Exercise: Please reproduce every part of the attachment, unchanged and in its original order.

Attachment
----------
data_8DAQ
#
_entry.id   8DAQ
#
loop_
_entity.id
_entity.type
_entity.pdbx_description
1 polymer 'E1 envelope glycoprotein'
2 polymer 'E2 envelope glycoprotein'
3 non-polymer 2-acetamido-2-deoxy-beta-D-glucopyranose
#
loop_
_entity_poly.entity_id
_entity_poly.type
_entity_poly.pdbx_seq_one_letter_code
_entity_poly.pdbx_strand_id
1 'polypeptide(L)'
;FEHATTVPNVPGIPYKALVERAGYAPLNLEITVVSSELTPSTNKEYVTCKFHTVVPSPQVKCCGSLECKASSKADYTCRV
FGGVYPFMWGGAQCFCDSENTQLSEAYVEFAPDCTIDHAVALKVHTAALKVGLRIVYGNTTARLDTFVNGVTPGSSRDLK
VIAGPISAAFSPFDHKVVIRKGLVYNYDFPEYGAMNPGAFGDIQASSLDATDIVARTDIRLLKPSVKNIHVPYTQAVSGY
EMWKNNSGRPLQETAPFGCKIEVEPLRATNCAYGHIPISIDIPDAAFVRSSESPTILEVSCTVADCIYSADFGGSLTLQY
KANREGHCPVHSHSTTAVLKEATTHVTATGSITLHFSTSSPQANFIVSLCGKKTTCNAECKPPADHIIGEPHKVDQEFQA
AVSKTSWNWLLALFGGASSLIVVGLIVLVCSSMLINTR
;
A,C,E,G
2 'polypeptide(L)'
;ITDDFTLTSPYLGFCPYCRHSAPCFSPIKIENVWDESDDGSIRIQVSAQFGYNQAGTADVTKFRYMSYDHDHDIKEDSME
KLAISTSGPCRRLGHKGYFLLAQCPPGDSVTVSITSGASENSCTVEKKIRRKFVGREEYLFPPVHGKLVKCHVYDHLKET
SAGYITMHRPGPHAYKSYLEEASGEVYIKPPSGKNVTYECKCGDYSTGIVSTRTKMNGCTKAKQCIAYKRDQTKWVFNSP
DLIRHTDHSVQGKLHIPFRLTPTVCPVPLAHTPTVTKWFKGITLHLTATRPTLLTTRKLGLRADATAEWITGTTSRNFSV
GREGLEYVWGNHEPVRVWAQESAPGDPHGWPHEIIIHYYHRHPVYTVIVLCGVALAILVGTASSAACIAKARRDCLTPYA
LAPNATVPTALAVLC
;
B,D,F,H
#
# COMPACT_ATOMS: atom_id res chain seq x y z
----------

data_8DAQ
#
_entry.id   8DAQ
#
loop_
_entity.id
_entity.type
_entity.pdbx_description
1 polymer 'E1 envelope glycoprotein'
2 polymer 'E2 envelope glycoprotein'
3 non-polymer 2-acetamido-2-deoxy-beta-D-glucopyranose
#
loop_
_entity_poly.entity_id
_entity_poly.type
_entity_poly.pdbx_seq_one_letter_code
_entity_poly.pdbx_strand_id
1 'polypeptide(L)'
;FEHATTVPNVPGIPYKALVERAGYAPLNLEITVVSSELTPSTNKEYVTCKFHTVVPSPQVKCCGSLECKASSKADYTCRV
FGGVYPFMWGGAQCFCDSENTQLSEAYVEFAPDCTIDHAVALKVHTAALKVGLRIVYGNTTARLDTFVNGVTPGSSRDLK
VIAGPISAAFSPFDHKVVIRKGLVYNYDFPEYGAMNPGAFGDIQASSLDATDIVARTDIRLLKPSVKNIHVPYTQAVSGY
EMWKNNSGRPLQETAPFGCKIEVEPLRATNCAYGHIPISIDIPDAAFVRSSESPTILEVSCTVADCIYSADFGGSLTLQY
KANREGHCPVHSHSTTAVLKEATTHVTATGSITLHFSTSSPQANFIVSLCGKKTTCNAECKPPADHIIGEPHKVDQEFQA
AVSKTSWNWLLALFGGASSLIVVGLIVLVCSSMLINTR
;
A,C,E,G
2 'polypeptide(L)'
;ITDDFTLTSPYLGFCPYCRHSAPCFSPIKIENVWDESDDGSIRIQVSAQFGYNQAGTADVTKFRYMSYDHDHDIKEDSME
KLAISTSGPCRRLGHKGYFLLAQCPPGDSVTVSITSGASENSCTVEKKIRRKFVGREEYLFPPVHGKLVKCHVYDHLKET
SAGYITMHRPGPHAYKSYLEEASGEVYIKPPSGKNVTYECKCGDYSTGIVSTRTKMNGCTKAKQCIAYKRDQTKWVFNSP
DLIRHTDHSVQGKLHIPFRLTPTVCPVPLAHTPTVTKWFKGITLHLTATRPTLLTTRKLGLRADATAEWITGTTSRNFSV
GREGLEYVWGNHEPVRVWAQESAPGDPHGWPHEIIIHYYHRHPVYTVIVLCGVALAILVGTASSAACIAKARRDCLTPYA
LAPNATVPTALAVLC
;
B,D,F,H
#
# COMPACT_ATOMS: atom_id res chain seq x y z